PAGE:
"Despicable Me Minion Mayhem," which officially opens on Saturday at the Hollywood adventure park, brings to life the animated world of "Despicable Me," with both an indoor ride and an outdoor playground, both featuring detailed settings from the films.
Chris Meledandri, the producer behind the "Despicable Me' franchise who showed Universal how to make big animated films with more modest budgets, said he wanted the ride to be "true to the movies themselves."
"It was very important for us to have tremendous animation and the same kind of wit and irreverence," said Meledandri, who makes the films through his company Illumination Entertainment.
"Despicable Me," released in 2010, is the story of evil mastermind Gru, voiced by Steve Carell, who adopts orphaned sisters Margot, Edith and Agnes as part of his scheme to steal the moon and become the world's most evil villain.
The film, made for $69 million, became a box office hit for Universal Pictures in 2010, earning $543 million worldwide, according to BoxOfficeMojo.com.
"Despicable Me 2," in which Gru gave up evil schemes to become a devoted dad, was made for $76 million and performed even better in 2013 with $970 million at the worldwide box office.
The surprise stars of the first film were Gru's mischievous band of Minions, diminutive creatures who speak "Minionese," a fictional language with words like "papoi" for toy. Meledandri said he was approached by NBC Universal's chief executive, Steve Burke, after the first film to bring some of the Minions' box office magic to a live attraction.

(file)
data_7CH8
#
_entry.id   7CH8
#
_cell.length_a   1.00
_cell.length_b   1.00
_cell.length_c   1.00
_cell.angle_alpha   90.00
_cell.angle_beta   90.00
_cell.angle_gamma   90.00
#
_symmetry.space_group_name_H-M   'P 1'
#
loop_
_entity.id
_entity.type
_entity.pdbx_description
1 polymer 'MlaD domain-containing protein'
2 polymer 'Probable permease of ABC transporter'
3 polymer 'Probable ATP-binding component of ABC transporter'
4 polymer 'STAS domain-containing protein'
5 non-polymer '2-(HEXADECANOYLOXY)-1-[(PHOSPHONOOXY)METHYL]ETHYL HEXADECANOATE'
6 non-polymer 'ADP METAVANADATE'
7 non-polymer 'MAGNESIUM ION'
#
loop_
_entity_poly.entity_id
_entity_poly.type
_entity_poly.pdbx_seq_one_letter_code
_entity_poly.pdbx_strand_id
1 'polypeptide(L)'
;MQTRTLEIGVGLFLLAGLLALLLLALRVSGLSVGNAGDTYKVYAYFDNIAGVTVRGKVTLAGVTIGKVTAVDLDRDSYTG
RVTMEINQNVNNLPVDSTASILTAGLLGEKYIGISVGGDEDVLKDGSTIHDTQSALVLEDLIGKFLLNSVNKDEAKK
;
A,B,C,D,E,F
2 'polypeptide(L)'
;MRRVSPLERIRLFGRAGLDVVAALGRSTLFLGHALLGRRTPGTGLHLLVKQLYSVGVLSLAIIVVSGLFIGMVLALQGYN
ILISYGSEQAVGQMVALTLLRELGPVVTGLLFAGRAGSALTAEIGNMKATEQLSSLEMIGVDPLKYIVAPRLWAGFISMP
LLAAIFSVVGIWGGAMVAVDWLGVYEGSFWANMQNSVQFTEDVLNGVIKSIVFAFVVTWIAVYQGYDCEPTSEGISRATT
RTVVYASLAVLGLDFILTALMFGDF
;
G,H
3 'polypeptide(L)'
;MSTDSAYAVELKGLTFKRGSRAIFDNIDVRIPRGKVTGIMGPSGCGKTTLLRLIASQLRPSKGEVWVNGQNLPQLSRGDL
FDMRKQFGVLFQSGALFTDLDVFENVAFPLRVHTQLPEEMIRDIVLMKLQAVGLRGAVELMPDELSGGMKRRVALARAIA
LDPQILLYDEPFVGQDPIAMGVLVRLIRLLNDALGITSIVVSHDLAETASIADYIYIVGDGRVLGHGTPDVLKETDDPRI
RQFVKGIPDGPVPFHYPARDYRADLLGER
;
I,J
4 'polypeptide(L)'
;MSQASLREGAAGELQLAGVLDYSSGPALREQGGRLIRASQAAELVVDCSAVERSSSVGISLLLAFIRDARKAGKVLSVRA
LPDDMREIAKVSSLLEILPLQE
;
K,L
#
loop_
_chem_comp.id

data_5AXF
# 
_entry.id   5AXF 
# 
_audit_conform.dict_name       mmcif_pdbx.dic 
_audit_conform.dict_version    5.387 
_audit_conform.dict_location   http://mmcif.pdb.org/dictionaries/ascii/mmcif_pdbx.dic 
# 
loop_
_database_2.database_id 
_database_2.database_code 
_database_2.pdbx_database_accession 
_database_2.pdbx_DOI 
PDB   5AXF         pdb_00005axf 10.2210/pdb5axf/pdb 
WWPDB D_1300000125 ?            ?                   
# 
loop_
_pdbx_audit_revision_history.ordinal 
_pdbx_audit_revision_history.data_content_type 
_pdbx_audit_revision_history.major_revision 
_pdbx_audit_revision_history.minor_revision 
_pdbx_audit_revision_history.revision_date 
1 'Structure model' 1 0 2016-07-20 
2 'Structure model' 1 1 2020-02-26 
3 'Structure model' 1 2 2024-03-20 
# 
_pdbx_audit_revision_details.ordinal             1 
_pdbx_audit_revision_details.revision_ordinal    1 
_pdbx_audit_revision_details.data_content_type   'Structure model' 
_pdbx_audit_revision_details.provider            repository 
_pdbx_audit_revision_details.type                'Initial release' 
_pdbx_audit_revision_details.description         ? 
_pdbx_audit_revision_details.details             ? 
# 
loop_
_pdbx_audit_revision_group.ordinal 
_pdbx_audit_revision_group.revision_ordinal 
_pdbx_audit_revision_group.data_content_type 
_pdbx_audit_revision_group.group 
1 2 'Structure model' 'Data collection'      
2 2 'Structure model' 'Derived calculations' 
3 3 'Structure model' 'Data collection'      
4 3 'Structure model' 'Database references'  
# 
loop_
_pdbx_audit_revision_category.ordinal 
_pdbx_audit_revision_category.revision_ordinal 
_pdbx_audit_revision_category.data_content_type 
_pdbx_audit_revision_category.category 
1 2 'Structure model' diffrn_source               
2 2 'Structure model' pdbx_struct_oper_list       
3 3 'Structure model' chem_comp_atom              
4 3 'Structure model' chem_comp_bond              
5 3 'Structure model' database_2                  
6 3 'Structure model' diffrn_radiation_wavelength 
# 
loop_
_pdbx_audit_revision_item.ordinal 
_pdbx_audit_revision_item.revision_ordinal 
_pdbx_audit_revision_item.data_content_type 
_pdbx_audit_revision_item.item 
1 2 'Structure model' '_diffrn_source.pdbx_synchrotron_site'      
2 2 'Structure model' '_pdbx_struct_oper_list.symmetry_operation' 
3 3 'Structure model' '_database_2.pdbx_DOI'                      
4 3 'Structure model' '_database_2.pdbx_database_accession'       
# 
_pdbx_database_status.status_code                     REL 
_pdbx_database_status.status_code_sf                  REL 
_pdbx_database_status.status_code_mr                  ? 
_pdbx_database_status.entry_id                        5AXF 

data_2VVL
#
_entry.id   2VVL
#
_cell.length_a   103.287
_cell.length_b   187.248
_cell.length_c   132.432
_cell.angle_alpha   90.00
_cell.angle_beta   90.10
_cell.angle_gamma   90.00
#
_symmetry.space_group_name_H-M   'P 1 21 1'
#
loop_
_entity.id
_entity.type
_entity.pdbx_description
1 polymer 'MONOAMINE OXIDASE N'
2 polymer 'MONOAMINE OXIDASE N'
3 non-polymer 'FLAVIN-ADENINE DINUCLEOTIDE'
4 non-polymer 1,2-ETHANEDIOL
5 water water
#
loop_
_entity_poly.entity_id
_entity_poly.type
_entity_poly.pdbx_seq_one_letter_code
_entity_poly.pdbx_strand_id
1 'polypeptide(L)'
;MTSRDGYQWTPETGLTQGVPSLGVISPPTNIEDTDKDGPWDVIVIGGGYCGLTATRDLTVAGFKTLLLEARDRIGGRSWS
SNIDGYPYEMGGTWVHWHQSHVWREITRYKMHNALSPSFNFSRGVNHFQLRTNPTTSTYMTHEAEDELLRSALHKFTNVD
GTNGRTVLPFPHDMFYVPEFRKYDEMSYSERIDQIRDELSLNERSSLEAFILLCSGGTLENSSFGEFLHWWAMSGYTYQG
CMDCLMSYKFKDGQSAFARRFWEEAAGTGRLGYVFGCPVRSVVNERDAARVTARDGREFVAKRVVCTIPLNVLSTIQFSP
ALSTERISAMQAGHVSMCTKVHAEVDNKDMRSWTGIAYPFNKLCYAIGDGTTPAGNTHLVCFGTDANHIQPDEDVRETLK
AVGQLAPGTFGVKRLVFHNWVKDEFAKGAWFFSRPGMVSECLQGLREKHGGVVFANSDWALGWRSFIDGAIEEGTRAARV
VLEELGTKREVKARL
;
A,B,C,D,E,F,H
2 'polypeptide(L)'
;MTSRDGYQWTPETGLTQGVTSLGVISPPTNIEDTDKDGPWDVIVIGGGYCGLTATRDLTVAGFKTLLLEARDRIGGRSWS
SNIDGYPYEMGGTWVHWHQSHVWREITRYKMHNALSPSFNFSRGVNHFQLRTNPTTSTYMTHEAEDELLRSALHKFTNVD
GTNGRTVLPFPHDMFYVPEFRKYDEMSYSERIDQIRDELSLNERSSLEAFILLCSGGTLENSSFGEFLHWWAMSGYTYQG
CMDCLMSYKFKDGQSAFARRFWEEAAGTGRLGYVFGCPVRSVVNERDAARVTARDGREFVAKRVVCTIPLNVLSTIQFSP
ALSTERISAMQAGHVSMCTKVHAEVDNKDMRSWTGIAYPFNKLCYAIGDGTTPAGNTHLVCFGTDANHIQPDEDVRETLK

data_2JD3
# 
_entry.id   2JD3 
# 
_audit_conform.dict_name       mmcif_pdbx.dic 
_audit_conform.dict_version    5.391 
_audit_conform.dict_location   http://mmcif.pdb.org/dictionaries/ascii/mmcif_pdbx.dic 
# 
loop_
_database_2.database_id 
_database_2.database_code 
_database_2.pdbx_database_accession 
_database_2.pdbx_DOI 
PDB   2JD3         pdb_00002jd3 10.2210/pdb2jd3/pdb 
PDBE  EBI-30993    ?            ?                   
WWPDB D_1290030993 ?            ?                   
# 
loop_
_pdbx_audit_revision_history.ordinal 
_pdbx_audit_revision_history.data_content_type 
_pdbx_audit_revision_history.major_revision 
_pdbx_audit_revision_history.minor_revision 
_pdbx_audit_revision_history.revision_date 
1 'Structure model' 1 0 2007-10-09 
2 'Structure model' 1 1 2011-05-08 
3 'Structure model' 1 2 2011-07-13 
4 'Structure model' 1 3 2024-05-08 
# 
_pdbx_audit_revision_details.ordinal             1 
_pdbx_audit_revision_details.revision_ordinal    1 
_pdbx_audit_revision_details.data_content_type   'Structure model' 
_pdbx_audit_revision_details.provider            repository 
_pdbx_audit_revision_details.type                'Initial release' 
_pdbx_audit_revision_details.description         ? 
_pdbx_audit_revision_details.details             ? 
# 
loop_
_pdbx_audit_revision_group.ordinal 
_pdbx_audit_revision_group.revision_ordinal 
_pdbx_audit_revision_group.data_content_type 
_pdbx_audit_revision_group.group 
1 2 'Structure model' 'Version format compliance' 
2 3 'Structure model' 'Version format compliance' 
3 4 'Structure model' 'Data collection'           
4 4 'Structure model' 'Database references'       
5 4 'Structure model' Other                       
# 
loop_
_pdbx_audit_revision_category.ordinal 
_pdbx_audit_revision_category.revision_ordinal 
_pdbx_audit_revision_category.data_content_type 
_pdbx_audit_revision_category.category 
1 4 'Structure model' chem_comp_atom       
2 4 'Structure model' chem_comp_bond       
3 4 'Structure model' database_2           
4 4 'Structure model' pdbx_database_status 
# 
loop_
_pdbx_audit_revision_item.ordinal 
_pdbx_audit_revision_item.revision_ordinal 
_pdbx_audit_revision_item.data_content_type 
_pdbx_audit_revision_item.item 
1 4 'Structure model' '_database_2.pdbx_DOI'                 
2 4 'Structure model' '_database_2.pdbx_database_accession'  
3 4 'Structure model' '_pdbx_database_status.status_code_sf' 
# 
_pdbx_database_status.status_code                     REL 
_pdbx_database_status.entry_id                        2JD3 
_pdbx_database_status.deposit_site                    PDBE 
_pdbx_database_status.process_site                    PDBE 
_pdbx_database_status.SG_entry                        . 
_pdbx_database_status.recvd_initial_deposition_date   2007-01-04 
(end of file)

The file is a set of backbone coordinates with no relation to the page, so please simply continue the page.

The attendance for Comcast Corp's Universal Studios Hollywood trails far behind that of Walt Disney Co's Disneyland in Anaheim, south of Los Angeles, bringing in 5.9 million visitors in 2012, compared with nearly 16 million at Disneyland, according to a report from the Themed Entertainment Association.
But Universal Studios is now banking on the recent box office success of its "Despicable Me" and "Fast & Furious" franchises to entice visitors with new rides over a five-year expansion and revamp plan for its Los Angeles park, located a few minutes away from Hollywood.
In 2015, the theme park will expand "The Simpsons" ride into a Springfield land from the hit animated Fox television show, while the "Fast & Furious Supercharge" ride will bring the car-racing film franchise to life.
"The Wizarding World of Harry Potter" will open in 2016, based on author J.K. Rowling's magical world, which became a film franchise that made more than $7 billion worldwide.
MINIONS TAKE OVER
On the "Minion Mayhem" ride, visitors will plunge into a storyline where Gru and the Minions are looking for new recruits, and are hoping to turn humans into Minions. Meanwhile, Margot, Edith and Agnes are trying to give Gru a present to mark the one-year anniversary of him adopting them.
The ride's project designer and show producer, Jon Corfino, said that rather than creating a rollercoaster, "a simulation is a complete suspension of disbelief; you're completely immersed in the sensations as you're in Gru's lab."
Outside of the ride, the "Despicable Me" attraction includes the Super Silly Fun Land playground, based on the boardwalk pier where Gru finally falls in love with the three girls he adopted.
Fans can also play the same space shooters game that Gru plays to win Agnes her pink unicorn, in a scene that spawned the catchphrase "it's SO fluffy."
The Minions will return in their own feature-length spin-off "The Minions" next year, and in 2017's "Despicable Me 3."